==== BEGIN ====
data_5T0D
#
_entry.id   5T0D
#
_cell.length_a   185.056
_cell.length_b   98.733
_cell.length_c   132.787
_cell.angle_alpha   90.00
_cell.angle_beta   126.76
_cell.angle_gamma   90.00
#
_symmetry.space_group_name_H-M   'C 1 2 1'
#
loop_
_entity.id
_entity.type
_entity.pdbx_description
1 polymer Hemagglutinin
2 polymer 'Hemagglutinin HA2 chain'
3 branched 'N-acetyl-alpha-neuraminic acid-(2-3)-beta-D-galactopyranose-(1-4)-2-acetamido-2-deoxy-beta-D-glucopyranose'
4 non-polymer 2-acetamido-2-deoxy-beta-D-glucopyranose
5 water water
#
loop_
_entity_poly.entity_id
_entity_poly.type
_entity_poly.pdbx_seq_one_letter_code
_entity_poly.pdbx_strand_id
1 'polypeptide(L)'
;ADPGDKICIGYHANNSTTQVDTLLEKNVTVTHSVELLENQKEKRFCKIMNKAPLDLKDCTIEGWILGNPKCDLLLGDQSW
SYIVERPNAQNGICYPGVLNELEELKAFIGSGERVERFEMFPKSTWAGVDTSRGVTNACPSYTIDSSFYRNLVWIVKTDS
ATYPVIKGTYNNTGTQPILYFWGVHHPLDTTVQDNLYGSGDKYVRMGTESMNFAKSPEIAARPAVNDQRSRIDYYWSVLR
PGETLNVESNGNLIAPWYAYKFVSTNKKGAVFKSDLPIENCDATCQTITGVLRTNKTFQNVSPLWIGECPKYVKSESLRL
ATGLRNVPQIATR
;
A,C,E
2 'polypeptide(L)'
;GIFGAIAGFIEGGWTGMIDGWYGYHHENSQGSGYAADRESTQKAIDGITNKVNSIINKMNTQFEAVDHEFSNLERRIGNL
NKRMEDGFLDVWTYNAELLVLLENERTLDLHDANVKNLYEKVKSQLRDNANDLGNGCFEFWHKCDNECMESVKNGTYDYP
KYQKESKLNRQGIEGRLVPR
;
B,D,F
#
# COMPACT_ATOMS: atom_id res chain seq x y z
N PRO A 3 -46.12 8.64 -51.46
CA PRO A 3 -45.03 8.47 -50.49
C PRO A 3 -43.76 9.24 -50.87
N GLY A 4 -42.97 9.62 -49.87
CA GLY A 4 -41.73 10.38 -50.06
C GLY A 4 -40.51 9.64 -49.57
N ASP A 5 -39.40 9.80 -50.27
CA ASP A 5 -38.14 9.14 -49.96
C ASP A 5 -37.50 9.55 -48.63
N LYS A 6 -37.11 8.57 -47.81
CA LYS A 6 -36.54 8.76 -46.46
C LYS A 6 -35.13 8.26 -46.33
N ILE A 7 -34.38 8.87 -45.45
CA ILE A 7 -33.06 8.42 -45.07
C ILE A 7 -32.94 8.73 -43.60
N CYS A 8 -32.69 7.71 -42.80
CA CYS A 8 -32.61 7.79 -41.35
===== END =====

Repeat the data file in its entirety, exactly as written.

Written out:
data_5T0D
#
_entry.id   5T0D
#
_cell.length_a   185.056
_cell.length_b   98.733
_cell.length_c   132.787
_cell.angle_alpha   90.00
_cell.angle_beta   126.76
_cell.angle_gamma   90.00
#
_symmetry.space_group_name_H-M   'C 1 2 1'
#
loop_
_entity.id
_entity.type
_entity.pdbx_description
1 polymer Hemagglutinin
2 polymer 'Hemagglutinin HA2 chain'
3 branched 'N-acetyl-alpha-neuraminic acid-(2-3)-beta-D-galactopyranose-(1-4)-2-acetamido-2-deoxy-beta-D-glucopyranose'
4 non-polymer 2-acetamido-2-deoxy-beta-D-glucopyranose
5 water water
#
loop_
_entity_poly.entity_id
_entity_poly.type
_entity_poly.pdbx_seq_one_letter_code
_entity_poly.pdbx_strand_id
1 'polypeptide(L)'
;ADPGDKICIGYHANNSTTQVDTLLEKNVTVTHSVELLENQKEKRFCKIMNKAPLDLKDCTIEGWILGNPKCDLLLGDQSW
SYIVERPNAQNGICYPGVLNELEELKAFIGSGERVERFEMFPKSTWAGVDTSRGVTNACPSYTIDSSFYRNLVWIVKTDS
ATYPVIKGTYNNTGTQPILYFWGVHHPLDTTVQDNLYGSGDKYVRMGTESMNFAKSPEIAARPAVNDQRSRIDYYWSVLR
PGETLNVESNGNLIAPWYAYKFVSTNKKGAVFKSDLPIENCDATCQTITGVLRTNKTFQNVSPLWIGECPKYVKSESLRL
ATGLRNVPQIATR
;
A,C,E
2 'polypeptide(L)'
;GIFGAIAGFIEGGWTGMIDGWYGYHHENSQGSGYAADRESTQKAIDGITNKVNSIINKMNTQFEAVDHEFSNLERRIGNL
NKRMEDGFLDVWTYNAELLVLLENERTLDLHDANVKNLYEKVKSQLRDNANDLGNGCFEFWHKCDNECMESVKNGTYDYP
KYQKESKLNRQGIEGRLVPR
;
B,D,F
#
# COMPACT_ATOMS: atom_id res chain seq x y z
N PRO A 3 -46.12 8.64 -51.46
CA PRO A 3 -45.03 8.47 -50.49
C PRO A 3 -43.76 9.24 -50.87
N GLY A 4 -42.97 9.62 -49.87
CA GLY A 4 -41.73 10.38 -50.06
C GLY A 4 -40.51 9.64 -49.57
N ASP A 5 -39.40 9.80 -50.27
CA ASP A 5 -38.14 9.14 -49.96
C ASP A 5 -37.50 9.55 -48.63
N LYS A 6 -37.11 8.57 -47.81
CA LYS A 6 -36.54 8.76 -46.46
C LYS A 6 -35.13 8.26 -46.33
N ILE A 7 -34.38 8.87 -45.45
CA ILE A 7 -33.06 8.42 -45.07
C ILE A 7 -32.94 8.73 -43.60
N CYS A 8 -32.69 7.71 -42.80
CA CYS A 8 -32.61 7.79 -41.35